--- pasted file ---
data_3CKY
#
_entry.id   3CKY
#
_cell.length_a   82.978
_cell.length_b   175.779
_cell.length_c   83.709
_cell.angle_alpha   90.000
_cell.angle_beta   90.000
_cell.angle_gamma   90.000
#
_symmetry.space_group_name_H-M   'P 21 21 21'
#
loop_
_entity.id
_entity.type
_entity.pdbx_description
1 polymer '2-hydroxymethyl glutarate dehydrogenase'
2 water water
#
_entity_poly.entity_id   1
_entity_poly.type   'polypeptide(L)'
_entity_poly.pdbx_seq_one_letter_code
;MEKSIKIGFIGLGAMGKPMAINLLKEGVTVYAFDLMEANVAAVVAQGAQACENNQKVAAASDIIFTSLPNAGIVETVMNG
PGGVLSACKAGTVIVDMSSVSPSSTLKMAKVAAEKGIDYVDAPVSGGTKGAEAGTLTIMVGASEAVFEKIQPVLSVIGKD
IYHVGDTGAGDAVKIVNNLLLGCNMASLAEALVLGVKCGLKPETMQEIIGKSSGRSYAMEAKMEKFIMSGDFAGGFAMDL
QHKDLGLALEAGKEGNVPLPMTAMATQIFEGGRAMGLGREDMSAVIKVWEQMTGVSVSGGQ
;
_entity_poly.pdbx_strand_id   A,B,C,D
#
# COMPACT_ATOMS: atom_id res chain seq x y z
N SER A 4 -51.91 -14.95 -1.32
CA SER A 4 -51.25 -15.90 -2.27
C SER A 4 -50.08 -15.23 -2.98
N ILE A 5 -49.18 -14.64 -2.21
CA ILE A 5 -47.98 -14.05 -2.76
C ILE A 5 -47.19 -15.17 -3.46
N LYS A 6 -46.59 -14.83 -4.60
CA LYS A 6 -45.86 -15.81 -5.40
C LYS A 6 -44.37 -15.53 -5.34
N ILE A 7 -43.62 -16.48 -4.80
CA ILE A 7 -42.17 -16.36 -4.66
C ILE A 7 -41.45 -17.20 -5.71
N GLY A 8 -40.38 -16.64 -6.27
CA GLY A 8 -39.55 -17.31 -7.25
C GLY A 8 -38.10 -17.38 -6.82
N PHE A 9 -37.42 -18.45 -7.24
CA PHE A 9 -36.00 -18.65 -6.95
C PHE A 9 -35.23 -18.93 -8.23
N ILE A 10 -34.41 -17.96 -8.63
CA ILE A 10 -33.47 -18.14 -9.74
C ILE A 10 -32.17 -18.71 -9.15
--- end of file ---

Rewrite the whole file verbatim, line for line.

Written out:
data_3CKY
#
_entry.id   3CKY
#
_cell.length_a   82.978
_cell.length_b   175.779
_cell.length_c   83.709
_cell.angle_alpha   90.000
_cell.angle_beta   90.000
_cell.angle_gamma   90.000
#
_symmetry.space_group_name_H-M   'P 21 21 21'
#
loop_
_entity.id
_entity.type
_entity.pdbx_description
1 polymer '2-hydroxymethyl glutarate dehydrogenase'
2 water water
#
_entity_poly.entity_id   1
_entity_poly.type   'polypeptide(L)'
_entity_poly.pdbx_seq_one_letter_code
;MEKSIKIGFIGLGAMGKPMAINLLKEGVTVYAFDLMEANVAAVVAQGAQACENNQKVAAASDIIFTSLPNAGIVETVMNG
PGGVLSACKAGTVIVDMSSVSPSSTLKMAKVAAEKGIDYVDAPVSGGTKGAEAGTLTIMVGASEAVFEKIQPVLSVIGKD
IYHVGDTGAGDAVKIVNNLLLGCNMASLAEALVLGVKCGLKPETMQEIIGKSSGRSYAMEAKMEKFIMSGDFAGGFAMDL
QHKDLGLALEAGKEGNVPLPMTAMATQIFEGGRAMGLGREDMSAVIKVWEQMTGVSVSGGQ
;
_entity_poly.pdbx_strand_id   A,B,C,D
#
# COMPACT_ATOMS: atom_id res chain seq x y z
N SER A 4 -51.91 -14.95 -1.32
CA SER A 4 -51.25 -15.90 -2.27
C SER A 4 -50.08 -15.23 -2.98
N ILE A 5 -49.18 -14.64 -2.21
CA ILE A 5 -47.98 -14.05 -2.76
C ILE A 5 -47.19 -15.17 -3.46
N LYS A 6 -46.59 -14.83 -4.60
CA LYS A 6 -45.86 -15.81 -5.40
C LYS A 6 -44.37 -15.53 -5.34
N ILE A 7 -43.62 -16.48 -4.80
CA ILE A 7 -42.17 -16.36 -4.66
C ILE A 7 -41.45 -17.20 -5.71
N GLY A 8 -40.38 -16.64 -6.27
CA GLY A 8 -39.55 -17.31 -7.25
C GLY A 8 -38.10 -17.38 -6.82
N PHE A 9 -37.42 -18.45 -7.24
CA PHE A 9 -36.00 -18.65 -6.95
C PHE A 9 -35.23 -18.93 -8.23
N ILE A 10 -34.41 -17.96 -8.63
CA ILE A 10 -33.47 -18.14 -9.74
C ILE A 10 -32.17 -18.71 -9.15